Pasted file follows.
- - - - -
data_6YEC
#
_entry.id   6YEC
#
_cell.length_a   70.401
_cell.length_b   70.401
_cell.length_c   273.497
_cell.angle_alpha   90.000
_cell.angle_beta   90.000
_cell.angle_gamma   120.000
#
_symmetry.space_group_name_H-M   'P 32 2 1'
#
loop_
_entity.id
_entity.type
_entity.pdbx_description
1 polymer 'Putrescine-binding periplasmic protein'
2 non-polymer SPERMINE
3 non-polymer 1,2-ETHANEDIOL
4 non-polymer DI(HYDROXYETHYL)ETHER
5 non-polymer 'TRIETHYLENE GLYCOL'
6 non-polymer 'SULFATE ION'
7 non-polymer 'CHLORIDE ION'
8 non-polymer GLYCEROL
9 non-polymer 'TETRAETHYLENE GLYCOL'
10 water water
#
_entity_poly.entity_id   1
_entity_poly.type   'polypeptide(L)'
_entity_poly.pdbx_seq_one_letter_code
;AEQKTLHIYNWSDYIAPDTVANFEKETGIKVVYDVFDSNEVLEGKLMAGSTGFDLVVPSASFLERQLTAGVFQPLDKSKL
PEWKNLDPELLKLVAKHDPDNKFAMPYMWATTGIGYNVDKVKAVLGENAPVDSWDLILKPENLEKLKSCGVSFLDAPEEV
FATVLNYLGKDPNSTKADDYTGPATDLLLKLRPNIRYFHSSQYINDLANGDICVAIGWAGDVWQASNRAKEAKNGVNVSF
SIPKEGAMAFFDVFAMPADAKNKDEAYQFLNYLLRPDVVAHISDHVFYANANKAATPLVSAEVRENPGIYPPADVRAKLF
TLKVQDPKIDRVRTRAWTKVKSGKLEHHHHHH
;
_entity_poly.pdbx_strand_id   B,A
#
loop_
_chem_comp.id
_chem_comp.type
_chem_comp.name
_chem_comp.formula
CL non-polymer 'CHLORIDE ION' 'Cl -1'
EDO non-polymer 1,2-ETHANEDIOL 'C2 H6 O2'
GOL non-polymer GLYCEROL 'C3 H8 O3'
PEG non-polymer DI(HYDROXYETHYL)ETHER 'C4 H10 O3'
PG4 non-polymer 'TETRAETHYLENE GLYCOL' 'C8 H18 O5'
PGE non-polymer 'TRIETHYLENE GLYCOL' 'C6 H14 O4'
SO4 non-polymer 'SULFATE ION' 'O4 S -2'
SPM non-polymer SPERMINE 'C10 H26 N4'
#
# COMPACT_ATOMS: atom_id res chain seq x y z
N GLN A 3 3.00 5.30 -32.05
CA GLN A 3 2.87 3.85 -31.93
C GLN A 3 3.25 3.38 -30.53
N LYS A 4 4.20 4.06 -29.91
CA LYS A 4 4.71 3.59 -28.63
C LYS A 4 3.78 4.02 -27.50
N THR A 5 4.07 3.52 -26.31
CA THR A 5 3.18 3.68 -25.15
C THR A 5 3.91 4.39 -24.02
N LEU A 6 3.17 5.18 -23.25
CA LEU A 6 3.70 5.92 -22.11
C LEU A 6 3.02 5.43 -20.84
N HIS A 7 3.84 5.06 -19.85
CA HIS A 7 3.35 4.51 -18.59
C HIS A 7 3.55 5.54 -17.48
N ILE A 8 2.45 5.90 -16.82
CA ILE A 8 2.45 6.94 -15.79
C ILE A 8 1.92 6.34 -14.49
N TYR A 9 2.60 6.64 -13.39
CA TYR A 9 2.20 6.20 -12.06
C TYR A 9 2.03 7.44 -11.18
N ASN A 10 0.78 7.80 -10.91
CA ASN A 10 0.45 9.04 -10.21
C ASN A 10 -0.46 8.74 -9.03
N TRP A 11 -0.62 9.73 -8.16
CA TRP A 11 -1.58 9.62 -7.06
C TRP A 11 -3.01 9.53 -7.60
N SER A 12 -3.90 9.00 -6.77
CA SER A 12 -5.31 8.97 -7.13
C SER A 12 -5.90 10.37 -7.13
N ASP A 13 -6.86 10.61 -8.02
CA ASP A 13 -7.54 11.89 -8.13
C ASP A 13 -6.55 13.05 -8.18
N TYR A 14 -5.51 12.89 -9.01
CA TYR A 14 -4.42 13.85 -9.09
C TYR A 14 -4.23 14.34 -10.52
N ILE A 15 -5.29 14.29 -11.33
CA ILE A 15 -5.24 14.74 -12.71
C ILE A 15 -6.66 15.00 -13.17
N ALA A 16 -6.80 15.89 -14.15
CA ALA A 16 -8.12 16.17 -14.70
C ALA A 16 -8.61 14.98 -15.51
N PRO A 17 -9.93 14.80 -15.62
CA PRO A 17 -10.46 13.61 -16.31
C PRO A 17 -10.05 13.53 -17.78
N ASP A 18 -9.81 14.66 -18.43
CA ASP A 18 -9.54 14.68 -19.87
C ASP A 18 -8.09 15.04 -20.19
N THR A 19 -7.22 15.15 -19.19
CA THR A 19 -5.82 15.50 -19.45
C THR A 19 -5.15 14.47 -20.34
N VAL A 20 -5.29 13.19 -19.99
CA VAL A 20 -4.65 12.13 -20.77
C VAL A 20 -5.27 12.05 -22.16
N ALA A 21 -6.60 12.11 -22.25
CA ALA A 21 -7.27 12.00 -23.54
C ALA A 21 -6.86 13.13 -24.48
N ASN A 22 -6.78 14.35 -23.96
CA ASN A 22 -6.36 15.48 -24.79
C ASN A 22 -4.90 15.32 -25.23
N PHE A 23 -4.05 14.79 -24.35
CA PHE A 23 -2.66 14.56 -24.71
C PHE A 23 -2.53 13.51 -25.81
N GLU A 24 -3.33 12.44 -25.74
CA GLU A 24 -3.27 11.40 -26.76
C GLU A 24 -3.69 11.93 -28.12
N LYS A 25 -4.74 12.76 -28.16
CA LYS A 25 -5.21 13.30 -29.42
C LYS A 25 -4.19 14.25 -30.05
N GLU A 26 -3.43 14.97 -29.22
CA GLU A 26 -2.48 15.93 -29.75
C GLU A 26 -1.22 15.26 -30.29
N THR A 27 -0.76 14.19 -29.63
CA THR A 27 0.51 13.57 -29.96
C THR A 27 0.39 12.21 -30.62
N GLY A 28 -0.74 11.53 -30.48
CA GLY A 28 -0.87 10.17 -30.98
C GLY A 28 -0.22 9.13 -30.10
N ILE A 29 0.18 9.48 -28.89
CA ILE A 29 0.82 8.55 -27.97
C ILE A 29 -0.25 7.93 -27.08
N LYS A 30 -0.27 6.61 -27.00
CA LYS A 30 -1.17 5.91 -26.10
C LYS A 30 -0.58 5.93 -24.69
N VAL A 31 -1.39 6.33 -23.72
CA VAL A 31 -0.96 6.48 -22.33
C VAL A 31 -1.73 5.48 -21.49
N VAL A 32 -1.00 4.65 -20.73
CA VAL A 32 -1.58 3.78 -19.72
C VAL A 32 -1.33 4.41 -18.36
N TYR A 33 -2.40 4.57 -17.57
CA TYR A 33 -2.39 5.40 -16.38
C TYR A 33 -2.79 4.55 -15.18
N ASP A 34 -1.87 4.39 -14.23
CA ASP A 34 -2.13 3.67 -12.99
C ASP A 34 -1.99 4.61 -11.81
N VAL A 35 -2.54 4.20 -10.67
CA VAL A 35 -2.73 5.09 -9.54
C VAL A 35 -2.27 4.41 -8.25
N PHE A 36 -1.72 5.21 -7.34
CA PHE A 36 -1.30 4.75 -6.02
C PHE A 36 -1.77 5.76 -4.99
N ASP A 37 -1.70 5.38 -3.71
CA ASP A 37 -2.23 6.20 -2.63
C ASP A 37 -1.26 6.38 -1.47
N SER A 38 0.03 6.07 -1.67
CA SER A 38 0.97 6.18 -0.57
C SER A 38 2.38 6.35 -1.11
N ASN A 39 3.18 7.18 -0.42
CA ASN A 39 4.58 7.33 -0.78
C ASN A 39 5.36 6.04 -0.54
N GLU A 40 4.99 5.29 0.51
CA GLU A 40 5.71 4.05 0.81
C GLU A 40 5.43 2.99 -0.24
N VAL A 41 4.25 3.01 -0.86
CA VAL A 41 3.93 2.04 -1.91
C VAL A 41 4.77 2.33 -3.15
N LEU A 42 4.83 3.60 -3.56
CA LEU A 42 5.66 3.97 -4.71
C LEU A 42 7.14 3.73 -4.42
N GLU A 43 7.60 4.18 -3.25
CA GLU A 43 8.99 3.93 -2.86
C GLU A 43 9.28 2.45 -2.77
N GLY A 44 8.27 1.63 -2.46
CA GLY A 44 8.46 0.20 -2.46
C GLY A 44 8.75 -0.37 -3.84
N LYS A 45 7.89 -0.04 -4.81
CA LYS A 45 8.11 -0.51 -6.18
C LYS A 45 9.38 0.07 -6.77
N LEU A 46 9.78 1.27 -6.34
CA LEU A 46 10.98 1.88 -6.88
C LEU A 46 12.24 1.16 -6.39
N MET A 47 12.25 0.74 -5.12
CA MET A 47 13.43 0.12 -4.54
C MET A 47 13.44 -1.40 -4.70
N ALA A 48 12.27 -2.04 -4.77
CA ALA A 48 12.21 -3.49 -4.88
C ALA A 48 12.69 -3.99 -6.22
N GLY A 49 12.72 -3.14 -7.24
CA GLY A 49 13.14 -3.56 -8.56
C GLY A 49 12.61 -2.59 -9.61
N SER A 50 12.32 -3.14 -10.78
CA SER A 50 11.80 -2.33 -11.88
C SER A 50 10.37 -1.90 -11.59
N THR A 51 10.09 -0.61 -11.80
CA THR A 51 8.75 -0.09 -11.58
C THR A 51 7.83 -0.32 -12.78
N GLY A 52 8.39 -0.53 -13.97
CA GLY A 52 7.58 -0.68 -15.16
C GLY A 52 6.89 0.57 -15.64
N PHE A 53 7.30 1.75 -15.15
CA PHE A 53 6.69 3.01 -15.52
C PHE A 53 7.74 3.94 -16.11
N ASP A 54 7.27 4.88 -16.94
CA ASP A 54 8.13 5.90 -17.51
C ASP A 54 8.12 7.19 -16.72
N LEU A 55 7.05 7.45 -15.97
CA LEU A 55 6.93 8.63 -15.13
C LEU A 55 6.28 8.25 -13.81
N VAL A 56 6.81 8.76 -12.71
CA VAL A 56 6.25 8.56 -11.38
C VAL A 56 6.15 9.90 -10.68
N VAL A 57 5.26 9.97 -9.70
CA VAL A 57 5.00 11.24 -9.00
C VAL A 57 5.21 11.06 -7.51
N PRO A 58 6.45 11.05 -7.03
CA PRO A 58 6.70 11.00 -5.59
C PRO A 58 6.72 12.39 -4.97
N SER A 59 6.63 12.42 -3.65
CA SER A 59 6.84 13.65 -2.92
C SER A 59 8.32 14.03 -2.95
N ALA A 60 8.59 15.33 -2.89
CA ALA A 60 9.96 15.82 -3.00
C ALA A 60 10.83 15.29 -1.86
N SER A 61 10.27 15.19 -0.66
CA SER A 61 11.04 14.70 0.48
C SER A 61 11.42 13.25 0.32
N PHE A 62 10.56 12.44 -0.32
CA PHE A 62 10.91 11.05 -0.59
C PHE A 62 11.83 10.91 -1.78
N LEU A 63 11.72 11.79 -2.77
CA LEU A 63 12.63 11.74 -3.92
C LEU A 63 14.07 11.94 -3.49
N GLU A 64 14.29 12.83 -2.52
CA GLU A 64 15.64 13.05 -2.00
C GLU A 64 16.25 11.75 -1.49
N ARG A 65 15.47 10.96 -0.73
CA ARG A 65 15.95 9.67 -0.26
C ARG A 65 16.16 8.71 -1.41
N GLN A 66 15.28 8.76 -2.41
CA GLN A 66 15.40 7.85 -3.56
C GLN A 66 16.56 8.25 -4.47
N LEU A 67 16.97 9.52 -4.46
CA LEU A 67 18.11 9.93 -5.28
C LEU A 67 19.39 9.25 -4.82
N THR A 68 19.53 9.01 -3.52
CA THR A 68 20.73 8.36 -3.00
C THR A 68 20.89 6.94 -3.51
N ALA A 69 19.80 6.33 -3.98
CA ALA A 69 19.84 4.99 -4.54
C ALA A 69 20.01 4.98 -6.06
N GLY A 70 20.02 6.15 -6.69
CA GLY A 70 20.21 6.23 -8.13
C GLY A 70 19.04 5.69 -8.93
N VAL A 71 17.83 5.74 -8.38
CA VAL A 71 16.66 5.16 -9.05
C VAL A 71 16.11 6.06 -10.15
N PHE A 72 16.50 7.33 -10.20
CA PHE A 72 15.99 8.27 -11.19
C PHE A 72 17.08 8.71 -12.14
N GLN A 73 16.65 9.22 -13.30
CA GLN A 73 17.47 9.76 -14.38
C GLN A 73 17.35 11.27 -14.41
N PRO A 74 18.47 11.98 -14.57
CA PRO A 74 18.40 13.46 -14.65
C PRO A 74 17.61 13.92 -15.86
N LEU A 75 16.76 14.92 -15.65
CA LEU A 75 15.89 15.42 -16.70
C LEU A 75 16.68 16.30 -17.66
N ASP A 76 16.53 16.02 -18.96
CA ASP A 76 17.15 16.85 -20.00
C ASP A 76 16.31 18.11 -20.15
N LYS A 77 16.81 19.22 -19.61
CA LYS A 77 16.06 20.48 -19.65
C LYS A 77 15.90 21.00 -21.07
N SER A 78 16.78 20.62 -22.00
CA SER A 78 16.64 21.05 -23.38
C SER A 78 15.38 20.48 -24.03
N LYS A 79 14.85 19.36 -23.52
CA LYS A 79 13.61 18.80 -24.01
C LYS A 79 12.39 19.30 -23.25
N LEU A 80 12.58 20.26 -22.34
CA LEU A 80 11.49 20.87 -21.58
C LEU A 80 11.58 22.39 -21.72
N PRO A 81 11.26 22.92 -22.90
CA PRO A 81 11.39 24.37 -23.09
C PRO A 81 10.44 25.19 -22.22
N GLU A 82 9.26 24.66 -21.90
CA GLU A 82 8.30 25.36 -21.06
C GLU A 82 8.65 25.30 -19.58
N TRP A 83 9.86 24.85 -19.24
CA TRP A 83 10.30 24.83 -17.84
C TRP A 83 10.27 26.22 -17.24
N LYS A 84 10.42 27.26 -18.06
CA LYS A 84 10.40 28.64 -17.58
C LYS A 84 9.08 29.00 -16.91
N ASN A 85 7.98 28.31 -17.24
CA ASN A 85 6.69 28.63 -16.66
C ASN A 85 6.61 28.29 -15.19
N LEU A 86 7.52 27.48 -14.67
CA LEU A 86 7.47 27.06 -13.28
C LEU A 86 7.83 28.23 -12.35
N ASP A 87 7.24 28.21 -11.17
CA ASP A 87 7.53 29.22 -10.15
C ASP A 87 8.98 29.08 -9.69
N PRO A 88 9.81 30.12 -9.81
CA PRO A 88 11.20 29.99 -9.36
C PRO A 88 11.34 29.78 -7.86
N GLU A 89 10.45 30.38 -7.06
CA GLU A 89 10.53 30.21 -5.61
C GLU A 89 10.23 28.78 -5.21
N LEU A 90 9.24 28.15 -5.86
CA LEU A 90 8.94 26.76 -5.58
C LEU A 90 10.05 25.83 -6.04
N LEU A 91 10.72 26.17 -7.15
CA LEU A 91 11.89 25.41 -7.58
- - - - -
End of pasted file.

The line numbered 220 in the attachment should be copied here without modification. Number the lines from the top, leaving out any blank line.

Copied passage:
N PRO A 58 6.45 11.05 -7.03